There’s a new flush of leaves on the lime tree now. That’s lime as in Tilia, the one with the flowers that lime tea is made from, nothing to do with the citrus fruit. The limes are an interesting group – they are the only trees I can think of in the UK that have leaves worth eating more than one or two of for more than a few weeks of the year. After the first big flush of leaves in the spring, they have the very handy habit of producing an almost continuous supply of a much smaller number of new leaves. I’m growing them as a hedge to maximise the supply of new, reachable leaves.
All the different lime species have technically edible leaves: the big difference is that some of them are hairy and unpalateable, while others are smooth and slip down a treat. I have one of each. Tilia platyphyllos or large-leaved lime sounded great in the catalogue, but I find it bristly and almost completely inedible. It’s fair to say that its coat is now on a shoogly peg. The smooth one is Tilia cordifolia or small-leaved lime, which Ken Fern of Plants for a Future describes as ‘the nicest lime I have tasted’.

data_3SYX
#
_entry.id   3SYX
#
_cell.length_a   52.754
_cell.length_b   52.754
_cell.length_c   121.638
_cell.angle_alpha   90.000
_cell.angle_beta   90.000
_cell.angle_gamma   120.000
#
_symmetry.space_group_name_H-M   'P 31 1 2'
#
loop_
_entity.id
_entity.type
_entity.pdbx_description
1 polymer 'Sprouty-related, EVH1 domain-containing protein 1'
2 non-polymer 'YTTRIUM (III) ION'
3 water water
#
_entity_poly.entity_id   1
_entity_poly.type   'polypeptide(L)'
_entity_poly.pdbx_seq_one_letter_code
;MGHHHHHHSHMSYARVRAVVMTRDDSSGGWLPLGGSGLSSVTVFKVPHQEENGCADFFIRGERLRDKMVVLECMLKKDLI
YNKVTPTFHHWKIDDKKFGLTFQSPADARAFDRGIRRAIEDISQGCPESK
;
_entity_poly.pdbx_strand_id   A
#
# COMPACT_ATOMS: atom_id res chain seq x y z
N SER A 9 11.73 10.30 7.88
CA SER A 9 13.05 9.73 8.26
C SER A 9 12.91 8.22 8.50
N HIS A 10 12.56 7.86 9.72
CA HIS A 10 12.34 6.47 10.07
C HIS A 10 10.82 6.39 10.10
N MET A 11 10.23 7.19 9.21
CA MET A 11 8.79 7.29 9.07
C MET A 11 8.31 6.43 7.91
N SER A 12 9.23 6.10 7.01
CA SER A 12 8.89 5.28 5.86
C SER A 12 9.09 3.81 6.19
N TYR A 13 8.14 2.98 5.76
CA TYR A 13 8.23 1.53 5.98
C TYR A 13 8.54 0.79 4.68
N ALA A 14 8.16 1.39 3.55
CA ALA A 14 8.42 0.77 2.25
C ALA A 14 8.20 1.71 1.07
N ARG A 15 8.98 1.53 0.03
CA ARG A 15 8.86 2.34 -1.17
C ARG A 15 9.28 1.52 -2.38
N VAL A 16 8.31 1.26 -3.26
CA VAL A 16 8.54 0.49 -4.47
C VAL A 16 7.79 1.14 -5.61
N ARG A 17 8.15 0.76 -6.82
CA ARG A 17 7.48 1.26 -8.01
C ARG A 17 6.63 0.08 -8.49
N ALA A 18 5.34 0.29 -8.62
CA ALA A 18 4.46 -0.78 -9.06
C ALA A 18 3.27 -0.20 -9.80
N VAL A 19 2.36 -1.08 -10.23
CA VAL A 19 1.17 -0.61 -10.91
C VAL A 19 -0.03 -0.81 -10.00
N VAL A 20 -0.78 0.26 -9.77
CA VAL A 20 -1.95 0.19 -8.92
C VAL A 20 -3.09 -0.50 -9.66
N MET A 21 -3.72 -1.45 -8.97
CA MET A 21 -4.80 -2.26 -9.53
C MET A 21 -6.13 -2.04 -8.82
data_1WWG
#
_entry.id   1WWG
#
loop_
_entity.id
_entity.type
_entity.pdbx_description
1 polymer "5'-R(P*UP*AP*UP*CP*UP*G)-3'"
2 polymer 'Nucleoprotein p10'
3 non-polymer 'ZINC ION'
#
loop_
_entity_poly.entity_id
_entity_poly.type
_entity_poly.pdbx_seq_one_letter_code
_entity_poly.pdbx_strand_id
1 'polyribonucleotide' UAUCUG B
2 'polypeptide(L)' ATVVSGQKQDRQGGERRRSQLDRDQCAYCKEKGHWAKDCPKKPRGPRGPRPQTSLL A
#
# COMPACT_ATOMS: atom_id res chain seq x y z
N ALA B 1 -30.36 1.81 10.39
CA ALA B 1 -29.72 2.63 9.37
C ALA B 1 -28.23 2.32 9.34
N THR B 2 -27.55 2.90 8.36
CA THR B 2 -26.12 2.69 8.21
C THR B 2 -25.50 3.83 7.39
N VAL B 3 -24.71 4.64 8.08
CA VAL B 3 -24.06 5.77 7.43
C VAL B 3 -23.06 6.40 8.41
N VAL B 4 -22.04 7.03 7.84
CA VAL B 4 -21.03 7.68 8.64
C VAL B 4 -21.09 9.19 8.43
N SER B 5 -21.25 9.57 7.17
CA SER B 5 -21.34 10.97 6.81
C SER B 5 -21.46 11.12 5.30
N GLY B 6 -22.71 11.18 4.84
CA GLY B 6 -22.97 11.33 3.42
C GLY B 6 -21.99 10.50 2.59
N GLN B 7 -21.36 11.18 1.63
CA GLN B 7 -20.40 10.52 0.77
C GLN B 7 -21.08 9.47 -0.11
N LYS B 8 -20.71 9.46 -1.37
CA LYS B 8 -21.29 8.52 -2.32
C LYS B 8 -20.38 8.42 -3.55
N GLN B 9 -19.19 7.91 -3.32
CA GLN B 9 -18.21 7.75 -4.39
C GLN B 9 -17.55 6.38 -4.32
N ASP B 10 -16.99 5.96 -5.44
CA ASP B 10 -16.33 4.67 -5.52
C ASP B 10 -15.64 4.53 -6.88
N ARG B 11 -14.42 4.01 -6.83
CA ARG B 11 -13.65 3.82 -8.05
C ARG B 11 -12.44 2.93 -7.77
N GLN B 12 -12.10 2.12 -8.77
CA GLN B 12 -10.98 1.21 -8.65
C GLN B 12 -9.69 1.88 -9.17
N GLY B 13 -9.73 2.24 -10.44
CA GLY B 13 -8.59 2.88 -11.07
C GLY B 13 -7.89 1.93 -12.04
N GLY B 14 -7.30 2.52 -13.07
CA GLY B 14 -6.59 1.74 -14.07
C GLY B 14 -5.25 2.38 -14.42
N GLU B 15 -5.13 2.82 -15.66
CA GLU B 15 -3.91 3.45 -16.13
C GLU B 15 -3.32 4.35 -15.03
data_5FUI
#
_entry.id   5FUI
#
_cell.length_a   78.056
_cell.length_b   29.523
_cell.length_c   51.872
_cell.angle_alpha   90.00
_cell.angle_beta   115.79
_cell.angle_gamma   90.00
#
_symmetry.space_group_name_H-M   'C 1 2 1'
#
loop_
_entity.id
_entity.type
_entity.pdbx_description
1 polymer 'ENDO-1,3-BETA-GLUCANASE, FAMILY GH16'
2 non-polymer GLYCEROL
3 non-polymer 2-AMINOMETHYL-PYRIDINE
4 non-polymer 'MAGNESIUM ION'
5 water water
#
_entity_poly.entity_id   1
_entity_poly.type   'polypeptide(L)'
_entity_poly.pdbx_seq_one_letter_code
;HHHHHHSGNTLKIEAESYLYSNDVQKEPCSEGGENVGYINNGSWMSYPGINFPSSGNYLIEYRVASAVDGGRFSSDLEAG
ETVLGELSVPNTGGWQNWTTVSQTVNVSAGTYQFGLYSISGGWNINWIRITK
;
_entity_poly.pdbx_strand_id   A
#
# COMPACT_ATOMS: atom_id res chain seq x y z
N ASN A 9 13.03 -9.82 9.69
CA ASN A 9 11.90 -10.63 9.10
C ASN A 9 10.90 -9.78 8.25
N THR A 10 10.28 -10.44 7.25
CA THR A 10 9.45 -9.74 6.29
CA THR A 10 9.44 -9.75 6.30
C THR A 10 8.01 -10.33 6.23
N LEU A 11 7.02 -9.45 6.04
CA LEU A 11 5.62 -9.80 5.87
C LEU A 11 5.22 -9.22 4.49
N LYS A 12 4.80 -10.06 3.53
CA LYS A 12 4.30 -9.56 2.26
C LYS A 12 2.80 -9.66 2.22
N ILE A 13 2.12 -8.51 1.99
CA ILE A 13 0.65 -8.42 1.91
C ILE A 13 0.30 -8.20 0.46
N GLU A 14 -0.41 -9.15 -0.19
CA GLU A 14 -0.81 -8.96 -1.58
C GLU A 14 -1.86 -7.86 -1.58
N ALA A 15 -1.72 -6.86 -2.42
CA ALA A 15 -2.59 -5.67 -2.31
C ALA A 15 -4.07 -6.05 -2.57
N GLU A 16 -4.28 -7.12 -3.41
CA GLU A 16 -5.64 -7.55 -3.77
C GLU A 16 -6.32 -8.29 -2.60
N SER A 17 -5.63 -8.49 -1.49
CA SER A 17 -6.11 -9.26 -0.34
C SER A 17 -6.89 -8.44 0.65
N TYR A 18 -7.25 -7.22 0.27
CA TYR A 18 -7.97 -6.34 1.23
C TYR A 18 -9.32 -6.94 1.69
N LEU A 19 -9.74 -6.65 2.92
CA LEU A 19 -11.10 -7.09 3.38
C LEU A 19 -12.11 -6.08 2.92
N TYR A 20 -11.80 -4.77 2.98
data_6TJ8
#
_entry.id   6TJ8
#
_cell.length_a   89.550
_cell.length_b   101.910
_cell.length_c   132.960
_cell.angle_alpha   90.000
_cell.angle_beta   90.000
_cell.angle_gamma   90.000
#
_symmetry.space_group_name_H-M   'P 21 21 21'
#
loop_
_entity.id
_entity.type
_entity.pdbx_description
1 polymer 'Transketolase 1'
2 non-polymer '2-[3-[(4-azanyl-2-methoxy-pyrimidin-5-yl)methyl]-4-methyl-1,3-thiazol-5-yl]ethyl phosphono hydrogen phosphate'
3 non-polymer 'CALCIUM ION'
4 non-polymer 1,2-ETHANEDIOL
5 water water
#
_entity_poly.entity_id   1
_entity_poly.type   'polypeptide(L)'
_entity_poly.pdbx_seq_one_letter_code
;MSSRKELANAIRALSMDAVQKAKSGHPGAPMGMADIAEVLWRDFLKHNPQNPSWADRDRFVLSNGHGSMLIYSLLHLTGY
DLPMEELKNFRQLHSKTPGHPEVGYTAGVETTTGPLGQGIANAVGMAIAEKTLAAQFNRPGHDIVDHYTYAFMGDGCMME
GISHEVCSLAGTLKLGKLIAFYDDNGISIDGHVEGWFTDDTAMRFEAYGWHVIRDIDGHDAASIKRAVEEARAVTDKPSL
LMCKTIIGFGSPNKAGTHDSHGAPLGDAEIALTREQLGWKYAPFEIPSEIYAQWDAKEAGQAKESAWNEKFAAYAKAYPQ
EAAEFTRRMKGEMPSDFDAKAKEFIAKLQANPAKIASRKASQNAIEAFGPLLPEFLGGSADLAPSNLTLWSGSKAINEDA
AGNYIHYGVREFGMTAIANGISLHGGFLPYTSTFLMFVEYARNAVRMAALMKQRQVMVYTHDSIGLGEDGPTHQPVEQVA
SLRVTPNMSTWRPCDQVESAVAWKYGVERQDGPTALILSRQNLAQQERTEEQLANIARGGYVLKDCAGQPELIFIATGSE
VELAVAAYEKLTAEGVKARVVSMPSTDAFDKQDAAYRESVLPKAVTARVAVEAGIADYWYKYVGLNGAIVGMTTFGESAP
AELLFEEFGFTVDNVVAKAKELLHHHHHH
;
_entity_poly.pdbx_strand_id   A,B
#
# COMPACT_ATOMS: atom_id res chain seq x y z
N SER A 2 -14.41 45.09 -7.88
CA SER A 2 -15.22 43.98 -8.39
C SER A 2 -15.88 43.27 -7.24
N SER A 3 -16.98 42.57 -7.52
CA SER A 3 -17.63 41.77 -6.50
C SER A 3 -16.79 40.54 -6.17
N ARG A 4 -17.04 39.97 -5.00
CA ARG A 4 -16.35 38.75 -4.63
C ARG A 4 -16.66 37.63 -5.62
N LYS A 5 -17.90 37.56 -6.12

I tend to agree, but the trouble with small-leaved lime is that, well, the leaves are rather small. The taste of small-leaved lime and the leaf size of large-leaved would be great and it just so happens that that isn’t an impossible dream, as there is a hybrid between the two called Tilia x europaea or common lime. Common lime is very variable, with seemingly practically every combination of its parents’ features out. Most are inedible but there are some very nice trees growing near our flat and next spring I’m going to try grafting a scion from one of them onto a lime seedling that has sprung up in my flower bed.
Almost certainly there are even nicer ones out there and, as their name suggests they are very common, so it is worth getting in the habit of having a quick nibble on any new lime tree you find (I learned to ignore funny looks from neighbours and passers by a long time ago). If you find a prize tree, please let me know.
My limes came from the Agroforestry Research Trust, probably the most comprehensive supplier of forest garden plants in the UK.